Warming weather in Southern California and in all parts of the United States brings with it a renewed threat of tick paralysis in animals and people. Alpacas are not excluded from this group, and we have experienced first hand tick paralysis in a young male alpaca on our farm. Since then we are diligent in the control and treatment of ticks at the ranch.
Tick paralysis is a somewhat uncommon but potentially fatal disease that can affect virtually all warm-blooded land animals. The illness occurs when certain species of ticks inject potent toxins from their salivary glands into the host animal. The disease was first identified in Australia in 1824. Since then, more than 60 species of ticks worldwide have been identified as toxin producers.
At least two prominent species of ticks on the list of toxin producers are native to North America. In fact, in North America ticks actually transmit more disease than mosquitoes. Tick paralysis occurs most in the northwestern and southeastern regions of North America along with the east coast of Australia and southern Africa. Llamas and alpacas seem to be particularly susceptible to the effects of the toxin but it is not clear why. Occurrence of the disease is sporadic and is difficult to predict because the toxin does not occur in all tick populations all of the time or in the same local regions. And only female ticks attach firmly and engorge on blood from the hosts.
Symptoms in alpacas can begin within 24 to 72 hours after the tick attaches itself to the animal. The animal's hind legs seem to be the first to be affected, followed by the forelegs. If the paralysis affects the respiratory system, the animal will most likely die. In our alpaca's case, the paralysis stopped at the forelegs, and although he was paralyzed for 4 weeks, he eventually recovered.
Death rates for tick paralysis have been reported as high as 10 percent or more in humans and around 7 percent in domestic animals. Medical literature shows that in most human cases of the disease, only a single tick was found on the patient.
“As dire as this disease sounds, though, treatment is effective and reversal of the paralysis can be rapid with an excellent prognosis,” says Dr. Parish, a large animal veterinarian who heads up Washington State University’s Agricultural Animal Service. “The key is to remove the ticks and provide supportive care. Recovery occurs very quickly in most animals and people within 48 hours, but llamas and alpacas seem to be hit a harder than other animals for reasons not well understood,” he said. ”Complete recovery could take up to several weeks in those species.”
If it is suspected that your alpaca is suffering from the affects of a tick toxin, it is important to check for ticks in and around the eyes, ears, nose, mouth, external genitalia and under each leg. Removing all ticks may require that an animal be shorn in addition to administering medication that kills any ticks still attached.
“Llama and alpaca owners working with their veterinarian will find the drug ivermectin to be very effective when used in the proper dosage,” said Parish. “In addition to tick removal and ivermectin, it may also be necessary to use external chemical insecticides such as the pyrethrins. Certainly, tick repellants can help prevent ticks from attaching.”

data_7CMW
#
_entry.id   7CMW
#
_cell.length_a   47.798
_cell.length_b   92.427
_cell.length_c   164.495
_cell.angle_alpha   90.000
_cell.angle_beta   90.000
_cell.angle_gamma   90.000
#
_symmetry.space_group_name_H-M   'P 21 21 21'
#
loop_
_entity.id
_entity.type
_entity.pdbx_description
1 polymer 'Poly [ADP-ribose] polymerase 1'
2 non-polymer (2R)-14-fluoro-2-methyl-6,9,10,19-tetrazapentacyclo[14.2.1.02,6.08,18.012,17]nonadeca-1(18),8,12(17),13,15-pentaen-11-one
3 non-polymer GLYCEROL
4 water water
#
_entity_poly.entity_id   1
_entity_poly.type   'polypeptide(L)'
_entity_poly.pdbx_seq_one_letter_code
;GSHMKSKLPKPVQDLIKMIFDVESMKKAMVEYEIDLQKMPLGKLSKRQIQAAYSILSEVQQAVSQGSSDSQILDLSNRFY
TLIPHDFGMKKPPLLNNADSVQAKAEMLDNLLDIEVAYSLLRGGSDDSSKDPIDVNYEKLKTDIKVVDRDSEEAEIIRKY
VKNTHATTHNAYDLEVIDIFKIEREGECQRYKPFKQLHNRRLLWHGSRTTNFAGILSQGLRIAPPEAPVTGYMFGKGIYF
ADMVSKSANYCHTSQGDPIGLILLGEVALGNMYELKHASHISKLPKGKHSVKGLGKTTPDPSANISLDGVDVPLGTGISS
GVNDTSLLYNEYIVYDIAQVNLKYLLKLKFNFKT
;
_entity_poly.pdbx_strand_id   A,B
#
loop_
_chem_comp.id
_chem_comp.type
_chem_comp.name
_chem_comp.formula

In our alpaca's case, ticks in the ear were most assuredly the culprit as upon examination of the ear canal with an otoscope, ticks were found. Our veterinarian prescribed injectable ivermectin, Frontline spray directly in the ear, as well as an antibiotics in the event of infection at the bite site. On our crias and pregnant dams, we routinely spray their ears with cedar oil, a natural alternative to chemicals in those animals that might be adversely affected by insecticides. Alpaca and llama cedar oil spray can be found online. The rest of the herd has their ears sprayed with Frontline monthly during the warmer months and always at shearing as we prepare for summer.
Ticks found on the body are best removed with curved tweezers, forceps or gloved fingers. The tick should be grasped close to the skin and pulled with steady but gentle traction to ensure all the mouth parts come off with the entire tick. Other methods of tick removal famous as folklore, such as applying a lighted match or petroleum jelly to the tick, are reportadly not effective.
Ticks are difficult to control but measures can be taken to reduce the numbers present in your animals' environment. Paddocks should be clean, free of scrub, bladey grass, and if possible minimal exposure to native fauna, notorious for harboring ticks. If your alpacas are pastured, keeping the pastures short as well as pasture rotation can be very effective. Vulnerable newborns and young cria should be kept in clean paddocks, especially for the first few weeks and checked regularly for ticks. Dog tick collars have also been used successfully.
The most important thing you can do to ensure your alpacas' health is to be diligent in observing them. Always by aware that if an animal has a droopy ear it is a sign of discomfort. An otoscope is one of the best tools you can buy to regularly check the ear canal for ticks and take appropriate action. Any animal lagging behind, dragging its back foot, or who is reluctant to walk on a lead should be observed carefully.
If you have an alpaca that you suspect might be suffering from tick paralysis, call your veterinarian immediately to begin treatment. It can be a long process for healing, as noted above as long as 4 weeks, so don't give up! Keep your alpaca as comfortable as possible, providing a safe place within the herd but protected from the elements. Fresh water and hay should be provided at all times.
The Alpaca Hacienda